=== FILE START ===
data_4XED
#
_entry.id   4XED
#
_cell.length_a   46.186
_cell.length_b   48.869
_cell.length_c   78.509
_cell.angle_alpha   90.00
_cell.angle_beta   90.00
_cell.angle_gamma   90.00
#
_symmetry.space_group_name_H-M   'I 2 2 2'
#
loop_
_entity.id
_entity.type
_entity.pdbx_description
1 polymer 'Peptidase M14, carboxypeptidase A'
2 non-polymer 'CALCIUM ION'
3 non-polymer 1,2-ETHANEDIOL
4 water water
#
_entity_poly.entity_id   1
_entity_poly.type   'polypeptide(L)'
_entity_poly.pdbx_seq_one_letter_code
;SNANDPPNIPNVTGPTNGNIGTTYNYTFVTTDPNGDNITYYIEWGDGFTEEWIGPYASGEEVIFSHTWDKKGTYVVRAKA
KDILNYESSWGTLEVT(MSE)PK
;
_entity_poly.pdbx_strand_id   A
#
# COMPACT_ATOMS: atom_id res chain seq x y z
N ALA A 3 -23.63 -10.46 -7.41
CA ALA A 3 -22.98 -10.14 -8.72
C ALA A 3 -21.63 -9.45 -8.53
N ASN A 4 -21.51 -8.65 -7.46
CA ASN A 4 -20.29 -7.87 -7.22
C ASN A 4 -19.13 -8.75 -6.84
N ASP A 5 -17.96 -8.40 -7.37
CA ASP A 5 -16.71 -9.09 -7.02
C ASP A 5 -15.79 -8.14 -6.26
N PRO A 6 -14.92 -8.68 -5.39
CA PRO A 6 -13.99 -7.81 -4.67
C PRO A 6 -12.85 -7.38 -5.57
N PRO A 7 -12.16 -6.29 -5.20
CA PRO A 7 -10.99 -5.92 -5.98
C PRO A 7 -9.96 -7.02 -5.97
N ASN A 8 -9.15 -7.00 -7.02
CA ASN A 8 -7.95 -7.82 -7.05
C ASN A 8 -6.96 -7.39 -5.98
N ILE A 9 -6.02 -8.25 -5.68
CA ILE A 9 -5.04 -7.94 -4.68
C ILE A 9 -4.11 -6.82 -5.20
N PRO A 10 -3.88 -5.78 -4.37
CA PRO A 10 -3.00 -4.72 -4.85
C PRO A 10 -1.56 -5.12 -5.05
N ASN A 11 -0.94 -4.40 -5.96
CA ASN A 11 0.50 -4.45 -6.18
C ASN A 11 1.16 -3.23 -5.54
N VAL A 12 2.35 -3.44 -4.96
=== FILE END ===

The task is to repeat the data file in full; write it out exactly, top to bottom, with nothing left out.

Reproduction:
data_4XED
#
_entry.id   4XED
#
_cell.length_a   46.186
_cell.length_b   48.869
_cell.length_c   78.509
_cell.angle_alpha   90.00
_cell.angle_beta   90.00
_cell.angle_gamma   90.00
#
_symmetry.space_group_name_H-M   'I 2 2 2'
#
loop_
_entity.id
_entity.type
_entity.pdbx_description
1 polymer 'Peptidase M14, carboxypeptidase A'
2 non-polymer 'CALCIUM ION'
3 non-polymer 1,2-ETHANEDIOL
4 water water
#
_entity_poly.entity_id   1
_entity_poly.type   'polypeptide(L)'
_entity_poly.pdbx_seq_one_letter_code
;SNANDPPNIPNVTGPTNGNIGTTYNYTFVTTDPNGDNITYYIEWGDGFTEEWIGPYASGEEVIFSHTWDKKGTYVVRAKA
KDILNYESSWGTLEVT(MSE)PK
;
_entity_poly.pdbx_strand_id   A
#
# COMPACT_ATOMS: atom_id res chain seq x y z
N ALA A 3 -23.63 -10.46 -7.41
CA ALA A 3 -22.98 -10.14 -8.72
C ALA A 3 -21.63 -9.45 -8.53
N ASN A 4 -21.51 -8.65 -7.46
CA ASN A 4 -20.29 -7.87 -7.22
C ASN A 4 -19.13 -8.75 -6.84
N ASP A 5 -17.96 -8.40 -7.37
CA ASP A 5 -16.71 -9.09 -7.02
C ASP A 5 -15.79 -8.14 -6.26
N PRO A 6 -14.92 -8.68 -5.39
CA PRO A 6 -13.99 -7.81 -4.67
C PRO A 6 -12.85 -7.38 -5.57
N PRO A 7 -12.16 -6.29 -5.20
CA PRO A 7 -10.99 -5.92 -5.98
C PRO A 7 -9.96 -7.02 -5.97
N ASN A 8 -9.15 -7.00 -7.02
CA ASN A 8 -7.95 -7.82 -7.05
C ASN A 8 -6.96 -7.39 -5.98
N ILE A 9 -6.02 -8.25 -5.68
CA ILE A 9 -5.04 -7.94 -4.68
C ILE A 9 -4.11 -6.82 -5.20
N PRO A 10 -3.88 -5.78 -4.37
CA PRO A 10 -3.00 -4.72 -4.85
C PRO A 10 -1.56 -5.12 -5.05
N ASN A 11 -0.94 -4.40 -5.96
CA ASN A 11 0.50 -4.45 -6.18
C ASN A 11 1.16 -3.23 -5.54
N VAL A 12 2.35 -3.44 -4.96